Ironically, I moved to Fredericton to be a full-time, on-campus graduate student, but all of the courses that I’ve taken or will take, save one, are all online. For those who are curious, those courses were: Introduction to Research, Needs Assessment, Issues in Educational Technology (my only face-to-face course), Introduction to Instructional Design, and Instructional Design for Online Learners.


In my free time, I like to stay fit. I’ve run nine half-marathons and a 15 km run. Here’s a picture of me after finishing one of my half-marathons, with my finisher’s medal.


This coming May 14, I’ll be running a half-marathon in Fredericton. It’ll be my tenth.

The ironic thing is that I actually don’t like running that much. I find it to be kind of boring compared to other kinds of exercise. So why do I run half-marathons? Because it’s the ultimate fitness test, and a goal that I can work towards.

By the way, if any of you are interested in accessing free, high-quality exercise videos, go here. All of their videos are rated by difficult levels, from 1 (easiest) to 5 (most difficult). You can also find their videos their YouTube channel. Other YouTube channels that you might want to check out are Joanna Soh, Blogilates, Millionaire Hoy, and Christine Salus.


After living in Korea for so long, you might think that I developed a love of K-pop (Korean pop music). However, I actually find Japanese music to be more interesting. One reason is because they don’t see anything strange with mixing different genres. For example:

Wagakki Band

They blend traditional Japanese instruments (wagakki) and shigin (poetry performance) with modern rock music.



They are the unlikely mix of heavy metal and J-pop (Japanese pop music).


Pop Meets Metal

I also like heavy metal versions of pop songs.

Lady Gaga’s “Perfect Illusion”

Michael Jackson’s “Smooth Criminal”

“Levels” by Avicii and Skrillex

Adele’s “Hello”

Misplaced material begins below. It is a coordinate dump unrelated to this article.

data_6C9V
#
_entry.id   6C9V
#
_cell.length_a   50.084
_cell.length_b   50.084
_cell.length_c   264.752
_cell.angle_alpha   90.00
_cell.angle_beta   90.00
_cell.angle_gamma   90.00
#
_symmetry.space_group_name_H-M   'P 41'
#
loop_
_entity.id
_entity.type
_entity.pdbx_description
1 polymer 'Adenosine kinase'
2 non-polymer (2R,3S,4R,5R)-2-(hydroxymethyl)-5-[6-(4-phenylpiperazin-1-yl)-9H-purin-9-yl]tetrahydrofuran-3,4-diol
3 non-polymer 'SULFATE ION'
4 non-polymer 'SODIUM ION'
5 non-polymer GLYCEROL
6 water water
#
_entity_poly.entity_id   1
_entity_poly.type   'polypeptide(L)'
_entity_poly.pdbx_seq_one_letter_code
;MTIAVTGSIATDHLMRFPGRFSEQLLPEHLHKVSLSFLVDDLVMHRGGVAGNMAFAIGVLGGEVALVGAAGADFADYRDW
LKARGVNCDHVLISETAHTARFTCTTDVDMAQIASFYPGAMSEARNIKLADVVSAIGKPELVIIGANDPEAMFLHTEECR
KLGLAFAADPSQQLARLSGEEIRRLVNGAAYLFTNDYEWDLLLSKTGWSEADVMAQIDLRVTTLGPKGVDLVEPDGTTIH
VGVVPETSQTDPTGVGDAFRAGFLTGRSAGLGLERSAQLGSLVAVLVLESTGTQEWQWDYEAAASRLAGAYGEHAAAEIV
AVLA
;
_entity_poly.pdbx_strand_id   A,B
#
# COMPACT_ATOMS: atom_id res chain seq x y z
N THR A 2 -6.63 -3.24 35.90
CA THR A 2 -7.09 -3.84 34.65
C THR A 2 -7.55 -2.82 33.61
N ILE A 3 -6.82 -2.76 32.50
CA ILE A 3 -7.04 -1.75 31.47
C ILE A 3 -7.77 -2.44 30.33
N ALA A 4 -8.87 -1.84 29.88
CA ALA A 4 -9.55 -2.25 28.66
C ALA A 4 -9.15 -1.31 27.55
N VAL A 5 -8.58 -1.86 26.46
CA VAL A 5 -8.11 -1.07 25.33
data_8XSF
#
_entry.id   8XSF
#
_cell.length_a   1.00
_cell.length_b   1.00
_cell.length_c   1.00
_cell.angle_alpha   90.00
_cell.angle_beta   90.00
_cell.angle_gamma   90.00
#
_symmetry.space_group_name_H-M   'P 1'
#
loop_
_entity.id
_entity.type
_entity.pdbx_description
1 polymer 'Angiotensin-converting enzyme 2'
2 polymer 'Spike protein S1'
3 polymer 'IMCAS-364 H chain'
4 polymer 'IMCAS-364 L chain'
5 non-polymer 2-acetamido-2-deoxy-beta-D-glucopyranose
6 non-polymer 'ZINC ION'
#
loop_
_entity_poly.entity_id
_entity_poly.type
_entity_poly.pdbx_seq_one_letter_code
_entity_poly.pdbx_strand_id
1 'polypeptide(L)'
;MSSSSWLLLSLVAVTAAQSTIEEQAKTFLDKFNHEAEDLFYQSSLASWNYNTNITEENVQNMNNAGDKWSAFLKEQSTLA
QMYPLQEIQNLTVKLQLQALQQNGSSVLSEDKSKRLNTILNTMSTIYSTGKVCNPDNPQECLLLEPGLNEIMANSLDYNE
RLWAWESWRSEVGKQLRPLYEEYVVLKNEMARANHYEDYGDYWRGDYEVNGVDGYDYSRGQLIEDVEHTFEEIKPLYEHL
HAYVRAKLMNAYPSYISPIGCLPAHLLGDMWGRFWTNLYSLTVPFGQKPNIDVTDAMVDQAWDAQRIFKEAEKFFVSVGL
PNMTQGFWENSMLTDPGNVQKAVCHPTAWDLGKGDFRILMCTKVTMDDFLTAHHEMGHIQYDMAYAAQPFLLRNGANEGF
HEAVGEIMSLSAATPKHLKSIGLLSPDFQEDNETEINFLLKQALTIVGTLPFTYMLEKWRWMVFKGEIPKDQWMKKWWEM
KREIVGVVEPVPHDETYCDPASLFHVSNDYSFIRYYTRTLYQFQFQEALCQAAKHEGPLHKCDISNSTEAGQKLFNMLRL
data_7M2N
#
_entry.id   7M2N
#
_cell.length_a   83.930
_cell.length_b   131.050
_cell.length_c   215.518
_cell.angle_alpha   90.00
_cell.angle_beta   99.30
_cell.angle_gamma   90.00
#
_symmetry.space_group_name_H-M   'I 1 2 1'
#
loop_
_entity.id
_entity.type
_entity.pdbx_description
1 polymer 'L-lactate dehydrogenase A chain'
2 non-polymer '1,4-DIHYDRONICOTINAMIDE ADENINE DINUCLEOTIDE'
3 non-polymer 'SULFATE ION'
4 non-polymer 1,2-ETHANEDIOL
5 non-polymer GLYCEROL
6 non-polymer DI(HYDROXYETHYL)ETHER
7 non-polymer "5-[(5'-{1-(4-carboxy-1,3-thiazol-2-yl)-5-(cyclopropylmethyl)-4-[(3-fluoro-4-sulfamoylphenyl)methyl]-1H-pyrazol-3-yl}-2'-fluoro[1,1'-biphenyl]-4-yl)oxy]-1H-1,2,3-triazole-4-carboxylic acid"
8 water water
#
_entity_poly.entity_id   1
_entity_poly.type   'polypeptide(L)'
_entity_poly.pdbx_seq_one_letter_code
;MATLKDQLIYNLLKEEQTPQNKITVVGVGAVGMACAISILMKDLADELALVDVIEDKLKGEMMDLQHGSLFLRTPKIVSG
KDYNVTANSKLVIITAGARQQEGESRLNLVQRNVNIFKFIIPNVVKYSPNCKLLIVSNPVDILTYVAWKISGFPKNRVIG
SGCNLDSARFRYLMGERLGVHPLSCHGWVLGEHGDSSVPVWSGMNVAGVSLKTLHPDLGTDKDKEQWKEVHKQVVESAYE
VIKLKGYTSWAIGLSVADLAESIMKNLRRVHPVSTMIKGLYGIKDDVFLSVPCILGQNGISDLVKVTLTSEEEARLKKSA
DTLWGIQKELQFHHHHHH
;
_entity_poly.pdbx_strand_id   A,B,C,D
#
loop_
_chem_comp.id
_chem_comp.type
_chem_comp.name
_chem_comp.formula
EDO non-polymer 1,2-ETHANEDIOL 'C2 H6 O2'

Anyway, that’s all for now.

See you online.


December 21, 2015

Final Marks

Filed under: final marks — richardlstansfield @ 6:46 am

Dear students,

Below are your final marks.

First, look for your class #. Then, find your Student ID#. Next to it is your final mark. You cannot ask for a higher grade. However, you can ask questions.

Yours truly,
Richard Stansfield

Class 5

12150384 A0
12150021 B0
12110739 B+
12153886 C0
12150412 B0
12151075 C+
12111740 B+
12150926 C+
12151976 F
12151086 C0
12134630 F
12131921 C+
12154604 C0
12150474 A+

Class 14

12150243 C+
12121613 C+
12112044 C+
12151026 C0
12154627 B+
12013580 A+
12154689 A0
12154686 C0
12123741 B0
12150106 C+
12151878 C0
12150229 D+
12150304 B+

Class 23

12091064 A0
12150968 C0
12150413 A+
12150069 C0
12150419 C0
12150074 C+
12150427 C+
12151270 F
12150987 B0
12153703 C+
12150441 B+
12150104 B+
12153753 B0
12141002 F
12100981 A+

Class 32

12151117 C+
12151228 D+
12150024 C0
12150664 C0
12122015 A+
12151554 B0
12101828 A0
12111287 C+
12143090 C+
12091792 B+
12122071 B+
12150306 C0

Class 41

12121607 C0
12150386 C+
12102241 F
12091066 A0
12100082 C0
12151133 B+
12121280 C+
12110293 B+
12154618 D+
12150284 C0
12141454 A+
12151303 B0
12151311 C+

December 8, 2015

Homework Assignment

Filed under: homework — richardlstansfield @ 10:28 am

Write or print out your name, class number, and the answers to the questions below.
Write complete sentences and use the conditional (condition clause + result clause).
Put your paper in a box that will be in front of my office door from Monday, December 14 to Friday, December 18, 5 pm (17:00).

1. If you meet your friend later, what will you do?
2. If you met the leader of your country, what would you say?
3. If you spoke perfect English, would you be very proud? Why or why not?
4. If you lose your phone, will you buy a cheaper phone or a more expensive phone? Why?
5. If the weather is good tomorrow, will you go out? Why or why not?
6. If you had enough money, would you travel into space? Why or why not?
7. If you had a million dollars, what would you do?

December 2, 2015

Final Speaking Exam

Filed under: final speaking exam,Tests/Exams — richardlstansfield @ 5:44 am